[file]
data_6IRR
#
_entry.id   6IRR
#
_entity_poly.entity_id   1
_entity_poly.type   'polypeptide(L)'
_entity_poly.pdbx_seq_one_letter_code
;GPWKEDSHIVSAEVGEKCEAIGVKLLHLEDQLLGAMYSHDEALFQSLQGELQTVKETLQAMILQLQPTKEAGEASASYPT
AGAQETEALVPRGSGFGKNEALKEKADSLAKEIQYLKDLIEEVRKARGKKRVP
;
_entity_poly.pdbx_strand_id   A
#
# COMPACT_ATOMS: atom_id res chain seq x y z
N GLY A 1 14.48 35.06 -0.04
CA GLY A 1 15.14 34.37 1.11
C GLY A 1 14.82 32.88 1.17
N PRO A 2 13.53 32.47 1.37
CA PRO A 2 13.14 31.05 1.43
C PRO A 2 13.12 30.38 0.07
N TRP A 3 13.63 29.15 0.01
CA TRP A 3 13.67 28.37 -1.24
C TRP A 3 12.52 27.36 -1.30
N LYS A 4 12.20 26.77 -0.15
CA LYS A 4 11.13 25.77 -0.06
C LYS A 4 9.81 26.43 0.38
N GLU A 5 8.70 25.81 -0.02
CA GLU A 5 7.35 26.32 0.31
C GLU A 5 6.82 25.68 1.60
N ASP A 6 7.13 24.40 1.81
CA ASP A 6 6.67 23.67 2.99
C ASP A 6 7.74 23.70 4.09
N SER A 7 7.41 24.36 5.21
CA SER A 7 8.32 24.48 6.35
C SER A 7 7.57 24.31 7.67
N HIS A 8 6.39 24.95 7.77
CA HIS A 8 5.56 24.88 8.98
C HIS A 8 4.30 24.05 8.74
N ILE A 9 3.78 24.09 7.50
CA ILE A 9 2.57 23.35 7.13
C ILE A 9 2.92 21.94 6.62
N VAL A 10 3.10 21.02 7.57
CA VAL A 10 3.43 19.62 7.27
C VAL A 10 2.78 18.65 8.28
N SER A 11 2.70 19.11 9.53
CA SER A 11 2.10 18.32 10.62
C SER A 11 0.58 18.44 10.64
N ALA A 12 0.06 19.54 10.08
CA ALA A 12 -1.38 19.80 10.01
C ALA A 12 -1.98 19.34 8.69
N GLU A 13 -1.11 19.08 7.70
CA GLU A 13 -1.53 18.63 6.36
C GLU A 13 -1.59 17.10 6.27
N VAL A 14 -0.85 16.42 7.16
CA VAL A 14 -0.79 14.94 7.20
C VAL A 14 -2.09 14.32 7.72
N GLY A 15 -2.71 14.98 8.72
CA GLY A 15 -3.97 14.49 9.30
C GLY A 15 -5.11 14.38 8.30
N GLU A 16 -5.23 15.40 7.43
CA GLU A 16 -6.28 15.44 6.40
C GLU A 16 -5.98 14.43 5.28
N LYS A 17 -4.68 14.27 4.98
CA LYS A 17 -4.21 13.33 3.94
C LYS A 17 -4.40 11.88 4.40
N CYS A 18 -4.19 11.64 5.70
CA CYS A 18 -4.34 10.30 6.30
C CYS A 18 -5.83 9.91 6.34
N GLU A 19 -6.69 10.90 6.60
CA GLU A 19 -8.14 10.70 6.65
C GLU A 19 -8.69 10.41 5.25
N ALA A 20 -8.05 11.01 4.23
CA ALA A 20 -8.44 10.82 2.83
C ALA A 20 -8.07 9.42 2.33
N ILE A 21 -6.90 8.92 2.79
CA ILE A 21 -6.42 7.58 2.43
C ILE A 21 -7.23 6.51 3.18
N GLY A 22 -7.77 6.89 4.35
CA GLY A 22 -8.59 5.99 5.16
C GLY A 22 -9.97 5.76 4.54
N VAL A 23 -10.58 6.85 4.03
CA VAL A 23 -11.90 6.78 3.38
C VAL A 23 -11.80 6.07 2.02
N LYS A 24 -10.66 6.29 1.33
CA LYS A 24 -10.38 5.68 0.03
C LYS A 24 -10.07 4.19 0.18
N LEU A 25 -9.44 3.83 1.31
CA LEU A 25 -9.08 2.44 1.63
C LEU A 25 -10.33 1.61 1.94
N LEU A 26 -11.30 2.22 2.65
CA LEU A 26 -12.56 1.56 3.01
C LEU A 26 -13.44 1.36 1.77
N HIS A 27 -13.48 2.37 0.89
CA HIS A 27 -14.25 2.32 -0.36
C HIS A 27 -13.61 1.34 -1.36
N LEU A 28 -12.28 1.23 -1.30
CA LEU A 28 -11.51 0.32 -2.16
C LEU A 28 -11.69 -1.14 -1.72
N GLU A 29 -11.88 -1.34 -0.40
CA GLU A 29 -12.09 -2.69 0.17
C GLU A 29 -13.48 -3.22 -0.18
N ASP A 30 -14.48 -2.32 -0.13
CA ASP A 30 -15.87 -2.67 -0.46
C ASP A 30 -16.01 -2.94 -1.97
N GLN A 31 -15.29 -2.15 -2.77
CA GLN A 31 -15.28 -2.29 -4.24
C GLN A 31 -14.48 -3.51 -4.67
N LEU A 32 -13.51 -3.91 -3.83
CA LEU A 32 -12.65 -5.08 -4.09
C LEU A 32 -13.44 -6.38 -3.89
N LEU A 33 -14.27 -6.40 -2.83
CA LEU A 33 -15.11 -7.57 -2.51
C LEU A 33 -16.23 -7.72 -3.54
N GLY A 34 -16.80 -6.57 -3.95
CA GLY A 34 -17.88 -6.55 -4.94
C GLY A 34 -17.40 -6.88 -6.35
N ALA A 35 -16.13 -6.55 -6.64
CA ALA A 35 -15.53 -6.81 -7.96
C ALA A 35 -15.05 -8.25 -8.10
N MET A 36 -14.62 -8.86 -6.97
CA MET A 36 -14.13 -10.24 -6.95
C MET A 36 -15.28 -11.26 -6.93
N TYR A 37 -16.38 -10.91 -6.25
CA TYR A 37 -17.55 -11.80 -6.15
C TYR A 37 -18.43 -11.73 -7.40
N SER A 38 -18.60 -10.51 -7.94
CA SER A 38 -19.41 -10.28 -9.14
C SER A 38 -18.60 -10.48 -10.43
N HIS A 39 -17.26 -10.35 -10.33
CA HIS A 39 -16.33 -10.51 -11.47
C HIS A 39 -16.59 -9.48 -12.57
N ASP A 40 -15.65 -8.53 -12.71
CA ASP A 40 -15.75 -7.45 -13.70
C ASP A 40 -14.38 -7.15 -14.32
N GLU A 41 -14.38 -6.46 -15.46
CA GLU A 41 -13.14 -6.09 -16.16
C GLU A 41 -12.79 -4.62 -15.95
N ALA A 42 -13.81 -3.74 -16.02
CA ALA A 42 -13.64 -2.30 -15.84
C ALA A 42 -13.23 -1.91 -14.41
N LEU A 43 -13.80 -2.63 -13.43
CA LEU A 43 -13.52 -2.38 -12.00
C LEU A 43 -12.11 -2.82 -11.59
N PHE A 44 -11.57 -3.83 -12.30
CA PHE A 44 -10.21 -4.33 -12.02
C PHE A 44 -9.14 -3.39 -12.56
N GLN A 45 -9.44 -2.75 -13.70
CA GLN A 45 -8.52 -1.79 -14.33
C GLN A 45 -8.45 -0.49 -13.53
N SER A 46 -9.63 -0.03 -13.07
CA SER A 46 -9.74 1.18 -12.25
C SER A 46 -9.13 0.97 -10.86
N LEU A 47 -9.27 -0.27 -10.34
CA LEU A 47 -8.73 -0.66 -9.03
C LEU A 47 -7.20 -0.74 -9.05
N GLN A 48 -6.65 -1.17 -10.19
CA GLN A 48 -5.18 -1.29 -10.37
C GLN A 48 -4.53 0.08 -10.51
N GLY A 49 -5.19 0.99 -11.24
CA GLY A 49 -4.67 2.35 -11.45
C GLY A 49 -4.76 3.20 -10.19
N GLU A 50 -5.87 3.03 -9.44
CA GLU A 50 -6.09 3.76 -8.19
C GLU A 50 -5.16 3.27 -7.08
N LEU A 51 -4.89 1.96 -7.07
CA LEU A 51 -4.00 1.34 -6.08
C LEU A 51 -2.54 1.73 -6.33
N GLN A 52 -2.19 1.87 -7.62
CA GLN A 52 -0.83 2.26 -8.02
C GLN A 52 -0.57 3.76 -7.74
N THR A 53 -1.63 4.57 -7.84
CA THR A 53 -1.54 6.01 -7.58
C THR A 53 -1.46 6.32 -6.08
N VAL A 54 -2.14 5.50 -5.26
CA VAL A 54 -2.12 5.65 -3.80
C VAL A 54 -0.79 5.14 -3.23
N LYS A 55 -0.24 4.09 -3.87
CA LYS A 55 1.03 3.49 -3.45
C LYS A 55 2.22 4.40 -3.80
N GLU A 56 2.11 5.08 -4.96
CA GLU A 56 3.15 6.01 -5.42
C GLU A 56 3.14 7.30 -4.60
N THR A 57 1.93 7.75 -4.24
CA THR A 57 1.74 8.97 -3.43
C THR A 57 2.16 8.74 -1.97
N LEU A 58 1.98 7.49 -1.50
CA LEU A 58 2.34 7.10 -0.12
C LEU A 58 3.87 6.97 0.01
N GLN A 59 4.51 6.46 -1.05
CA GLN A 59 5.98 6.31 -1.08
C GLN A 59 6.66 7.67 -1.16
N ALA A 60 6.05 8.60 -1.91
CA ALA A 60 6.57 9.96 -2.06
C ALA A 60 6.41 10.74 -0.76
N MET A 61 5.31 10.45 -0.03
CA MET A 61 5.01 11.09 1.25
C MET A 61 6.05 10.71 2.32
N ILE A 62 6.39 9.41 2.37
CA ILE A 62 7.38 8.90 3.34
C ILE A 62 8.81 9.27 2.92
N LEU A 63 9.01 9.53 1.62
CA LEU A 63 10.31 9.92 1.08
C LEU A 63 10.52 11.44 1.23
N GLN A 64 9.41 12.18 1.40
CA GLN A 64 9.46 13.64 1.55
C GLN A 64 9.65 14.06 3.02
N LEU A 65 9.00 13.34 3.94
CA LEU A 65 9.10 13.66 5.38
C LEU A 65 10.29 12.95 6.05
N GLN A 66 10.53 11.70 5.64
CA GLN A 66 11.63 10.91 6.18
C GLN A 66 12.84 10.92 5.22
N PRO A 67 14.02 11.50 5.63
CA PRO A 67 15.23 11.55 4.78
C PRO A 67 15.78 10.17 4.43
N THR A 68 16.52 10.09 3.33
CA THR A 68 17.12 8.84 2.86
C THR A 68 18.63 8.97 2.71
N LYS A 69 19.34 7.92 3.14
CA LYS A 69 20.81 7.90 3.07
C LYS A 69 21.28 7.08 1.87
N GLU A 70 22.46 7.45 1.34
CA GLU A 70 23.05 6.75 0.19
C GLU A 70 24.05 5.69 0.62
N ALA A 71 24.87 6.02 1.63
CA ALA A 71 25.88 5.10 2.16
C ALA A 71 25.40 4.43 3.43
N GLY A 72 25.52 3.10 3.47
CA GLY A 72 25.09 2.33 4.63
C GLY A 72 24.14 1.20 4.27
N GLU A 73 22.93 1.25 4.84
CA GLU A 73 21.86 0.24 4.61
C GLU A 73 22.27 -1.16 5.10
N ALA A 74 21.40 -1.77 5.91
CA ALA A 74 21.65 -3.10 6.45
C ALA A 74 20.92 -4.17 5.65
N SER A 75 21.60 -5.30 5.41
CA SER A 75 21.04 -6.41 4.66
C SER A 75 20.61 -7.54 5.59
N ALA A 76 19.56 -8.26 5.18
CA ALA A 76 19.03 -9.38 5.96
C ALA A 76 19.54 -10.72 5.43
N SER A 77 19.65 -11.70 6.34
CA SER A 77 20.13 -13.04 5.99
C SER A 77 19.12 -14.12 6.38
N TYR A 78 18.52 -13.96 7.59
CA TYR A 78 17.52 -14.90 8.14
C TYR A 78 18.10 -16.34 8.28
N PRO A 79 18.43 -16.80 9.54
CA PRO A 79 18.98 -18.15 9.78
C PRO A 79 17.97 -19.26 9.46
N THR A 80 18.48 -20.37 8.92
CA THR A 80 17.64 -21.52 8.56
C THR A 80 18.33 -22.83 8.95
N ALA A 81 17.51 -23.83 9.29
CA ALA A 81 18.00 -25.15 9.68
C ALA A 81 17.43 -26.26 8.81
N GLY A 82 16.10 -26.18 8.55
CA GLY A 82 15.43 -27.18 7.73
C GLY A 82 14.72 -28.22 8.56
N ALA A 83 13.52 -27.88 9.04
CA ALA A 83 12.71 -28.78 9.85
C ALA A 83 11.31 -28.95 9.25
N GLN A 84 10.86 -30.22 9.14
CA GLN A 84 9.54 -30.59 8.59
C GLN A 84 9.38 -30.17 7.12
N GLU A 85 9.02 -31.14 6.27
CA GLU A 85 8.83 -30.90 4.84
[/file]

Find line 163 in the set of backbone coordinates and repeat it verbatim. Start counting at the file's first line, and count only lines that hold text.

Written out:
C GLU A 50 -5.16 3.27 -7.08